Airport Startup Faces Lawsuit

July 5, 2013

A California car rental startup currently faces a lawsuit, and the outcome could have significant implications for business startups across the state. According to a recent article in the San Mateo County Times, FlightCar, a Santa Clara car rental startup, has caused quite a stir at the San Francisco International Airport. And this is just another example in “the latest series of battles within rule testing tech entrepreneurs and officials.”

What is FlightCar, Inc.?

FlightCar refers to itself as “the Airbnb of car rentals at airports.” It’s the first company to create a marketplace in which vehicle owners who have parked their cars at the airport can rent them out to other airport travelers. In other words, the company hopes to allow frequent flyers to make some money while their cars remain at the airport. The self-proclaimed Harvard, Princeton, and MIT dropouts have deemed their company the “peer-to-peer alternative to the traditional airport car rental.” The three founders are young–they were only 18 years old when they created FlightCar.

The company opened its first operation at the San Francisco International Airport earlier this year, and it made plans to expand to other major flight centers. According to a report in Tech Crunch, FlightCar raised a $5.5 million Series A round with “a number of high-profile investors, including General Catalyst, Softbank Capital, Airbnb founder and CEO Brian Chesky,” and Seacrest Global Corp.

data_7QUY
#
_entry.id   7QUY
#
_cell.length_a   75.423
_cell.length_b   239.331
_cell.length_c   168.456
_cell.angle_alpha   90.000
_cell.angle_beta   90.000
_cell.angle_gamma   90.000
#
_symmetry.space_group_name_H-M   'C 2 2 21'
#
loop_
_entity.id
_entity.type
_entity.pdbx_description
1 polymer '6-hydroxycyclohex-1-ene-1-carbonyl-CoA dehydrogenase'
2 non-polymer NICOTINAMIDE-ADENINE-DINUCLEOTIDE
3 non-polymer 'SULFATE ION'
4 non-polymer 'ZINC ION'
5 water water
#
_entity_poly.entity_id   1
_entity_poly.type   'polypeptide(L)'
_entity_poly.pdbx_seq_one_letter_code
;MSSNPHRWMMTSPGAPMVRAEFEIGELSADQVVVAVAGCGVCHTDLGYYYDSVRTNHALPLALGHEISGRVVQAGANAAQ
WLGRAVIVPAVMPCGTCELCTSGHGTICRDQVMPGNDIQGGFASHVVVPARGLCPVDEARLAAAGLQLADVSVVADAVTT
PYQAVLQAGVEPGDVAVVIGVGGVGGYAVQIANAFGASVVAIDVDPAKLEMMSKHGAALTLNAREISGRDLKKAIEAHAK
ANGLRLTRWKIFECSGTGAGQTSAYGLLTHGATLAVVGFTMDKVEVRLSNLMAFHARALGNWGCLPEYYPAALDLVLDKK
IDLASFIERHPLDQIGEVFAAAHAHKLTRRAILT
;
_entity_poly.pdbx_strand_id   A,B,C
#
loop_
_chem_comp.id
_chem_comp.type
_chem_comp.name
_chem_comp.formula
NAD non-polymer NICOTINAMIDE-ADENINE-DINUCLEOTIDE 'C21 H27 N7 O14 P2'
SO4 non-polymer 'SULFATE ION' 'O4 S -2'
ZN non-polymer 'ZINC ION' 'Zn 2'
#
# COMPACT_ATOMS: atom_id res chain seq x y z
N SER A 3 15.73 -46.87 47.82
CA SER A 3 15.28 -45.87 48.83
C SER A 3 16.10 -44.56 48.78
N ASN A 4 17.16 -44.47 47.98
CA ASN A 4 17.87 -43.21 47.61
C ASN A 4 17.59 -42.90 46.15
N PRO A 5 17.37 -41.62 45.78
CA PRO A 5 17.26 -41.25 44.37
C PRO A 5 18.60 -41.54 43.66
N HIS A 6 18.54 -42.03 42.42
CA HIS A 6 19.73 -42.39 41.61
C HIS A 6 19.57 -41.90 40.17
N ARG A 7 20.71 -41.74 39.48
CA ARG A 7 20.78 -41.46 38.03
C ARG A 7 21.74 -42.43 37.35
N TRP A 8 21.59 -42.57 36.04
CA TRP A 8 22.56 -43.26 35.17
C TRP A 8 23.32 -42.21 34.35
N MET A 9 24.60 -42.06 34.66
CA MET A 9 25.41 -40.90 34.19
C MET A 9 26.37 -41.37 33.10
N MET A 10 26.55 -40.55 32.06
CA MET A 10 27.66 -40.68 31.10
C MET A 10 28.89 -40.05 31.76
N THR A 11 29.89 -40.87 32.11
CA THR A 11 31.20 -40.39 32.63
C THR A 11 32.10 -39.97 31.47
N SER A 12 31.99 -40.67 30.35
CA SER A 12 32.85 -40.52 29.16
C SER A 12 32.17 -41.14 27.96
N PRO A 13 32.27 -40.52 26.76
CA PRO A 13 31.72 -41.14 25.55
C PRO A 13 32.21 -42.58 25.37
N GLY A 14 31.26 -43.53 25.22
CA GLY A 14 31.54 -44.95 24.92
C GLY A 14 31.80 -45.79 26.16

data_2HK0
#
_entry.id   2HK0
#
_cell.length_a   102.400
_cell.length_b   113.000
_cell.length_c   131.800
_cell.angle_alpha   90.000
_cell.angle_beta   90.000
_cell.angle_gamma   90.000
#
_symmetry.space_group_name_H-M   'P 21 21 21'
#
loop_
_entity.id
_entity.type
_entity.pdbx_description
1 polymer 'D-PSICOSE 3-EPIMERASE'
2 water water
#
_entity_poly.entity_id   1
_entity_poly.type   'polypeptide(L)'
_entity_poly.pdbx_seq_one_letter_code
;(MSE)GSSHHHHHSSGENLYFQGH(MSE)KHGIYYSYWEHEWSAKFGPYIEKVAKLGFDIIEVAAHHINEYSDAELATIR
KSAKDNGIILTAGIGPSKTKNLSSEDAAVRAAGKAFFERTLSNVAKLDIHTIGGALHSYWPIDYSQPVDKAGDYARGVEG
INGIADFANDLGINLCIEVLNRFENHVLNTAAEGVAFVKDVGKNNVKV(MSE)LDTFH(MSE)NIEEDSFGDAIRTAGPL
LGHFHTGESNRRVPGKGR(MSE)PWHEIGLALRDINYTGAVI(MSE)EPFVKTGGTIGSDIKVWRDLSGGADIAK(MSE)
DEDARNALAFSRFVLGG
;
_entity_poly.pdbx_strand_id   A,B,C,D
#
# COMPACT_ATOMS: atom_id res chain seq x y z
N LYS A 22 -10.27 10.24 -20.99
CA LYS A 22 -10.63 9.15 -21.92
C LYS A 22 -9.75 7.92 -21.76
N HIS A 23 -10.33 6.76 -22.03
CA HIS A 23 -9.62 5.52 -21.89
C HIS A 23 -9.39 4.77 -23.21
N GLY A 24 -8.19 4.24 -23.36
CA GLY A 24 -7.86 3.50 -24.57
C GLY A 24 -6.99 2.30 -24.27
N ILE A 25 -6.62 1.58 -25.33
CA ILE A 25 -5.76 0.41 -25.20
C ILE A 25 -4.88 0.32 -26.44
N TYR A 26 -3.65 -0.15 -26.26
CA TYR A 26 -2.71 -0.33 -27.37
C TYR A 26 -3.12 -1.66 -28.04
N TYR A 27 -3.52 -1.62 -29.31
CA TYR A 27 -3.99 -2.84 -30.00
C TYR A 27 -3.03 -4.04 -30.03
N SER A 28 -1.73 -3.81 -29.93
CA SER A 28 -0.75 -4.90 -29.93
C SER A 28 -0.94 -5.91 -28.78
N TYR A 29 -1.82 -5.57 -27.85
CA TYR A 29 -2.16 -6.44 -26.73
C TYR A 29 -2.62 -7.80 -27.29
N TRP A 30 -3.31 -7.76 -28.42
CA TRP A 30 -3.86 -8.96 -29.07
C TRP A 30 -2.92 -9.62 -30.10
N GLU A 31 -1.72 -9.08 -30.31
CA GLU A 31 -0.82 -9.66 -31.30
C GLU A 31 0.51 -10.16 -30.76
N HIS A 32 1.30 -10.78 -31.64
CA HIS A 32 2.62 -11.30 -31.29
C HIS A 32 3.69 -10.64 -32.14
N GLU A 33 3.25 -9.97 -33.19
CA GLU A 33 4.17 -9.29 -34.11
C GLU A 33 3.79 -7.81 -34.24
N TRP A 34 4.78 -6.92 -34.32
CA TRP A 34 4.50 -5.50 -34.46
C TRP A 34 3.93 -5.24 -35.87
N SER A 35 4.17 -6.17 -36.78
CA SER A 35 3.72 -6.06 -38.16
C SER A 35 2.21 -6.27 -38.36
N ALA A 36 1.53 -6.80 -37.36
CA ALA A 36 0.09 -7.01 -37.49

How does it work? A traveler drops her car off at a FlightCar lot. Then, incoming visitors can rent that car for less than the cost of a car rental at a traditional airport rental chain. If the owner’s car is rented while she’s traveling, she receives gas cards for $10 per day for each day that the car is rented. If the car geos unrented, the owner still gets free parking. With the high cost of airport parking, a vehicle owner could save up to $18 per day in certain long-term parking lots.

The vehicles also get a free wash when they’re listed on the site, and owners can take advantage of a valet service to and from the airport when their cars are picked up or dropped off. And the service is supported by a $1 million insurance policy for owners and renters. There are a few requirements, of course. Vehicles must be 1999 or newer models, and they can’t have more than 150,000 miles. The service seems like a great idea. So what’s going on with the lawsuit?

FlightCar Faces Lawsuit

According to the San Francisco City Attorney Dennis Herrera, FlightCar dodged fees and undercut its competition at San Francisco International Airport. As a result, the city wants FlightCar to “give a cuts of its profits to SFO and follow a few rules or shut down.” In the lawsuit filed in San Francisco Superior Court, Herrera also contends that the startup “has flouted car rental agency rules.”

The city wants to shut down the startup until it starts to comply with certain regulations, according to a report in local ABC News. These rules include pick-ups and drop-offs in a specific area, paying 10 percent of gross profits to the airport, and paying $20 for each rental transaction.

FlightCar has since opened for business at Boston’s Logan International Airport, and according to the Boston Business Journal, the startup has “grown from 600 drop-off rentals in mid-May to 1,000 a month later, with the number of rentals rising from 1,000 to 1,400 in the same time.”

The FlightCar lawsuit raises many questions about the laws surrounding startups in California. If you have questions about startups in our area, an experienced business lawyer can answer your questions today. Don’t hesitate to contact us.

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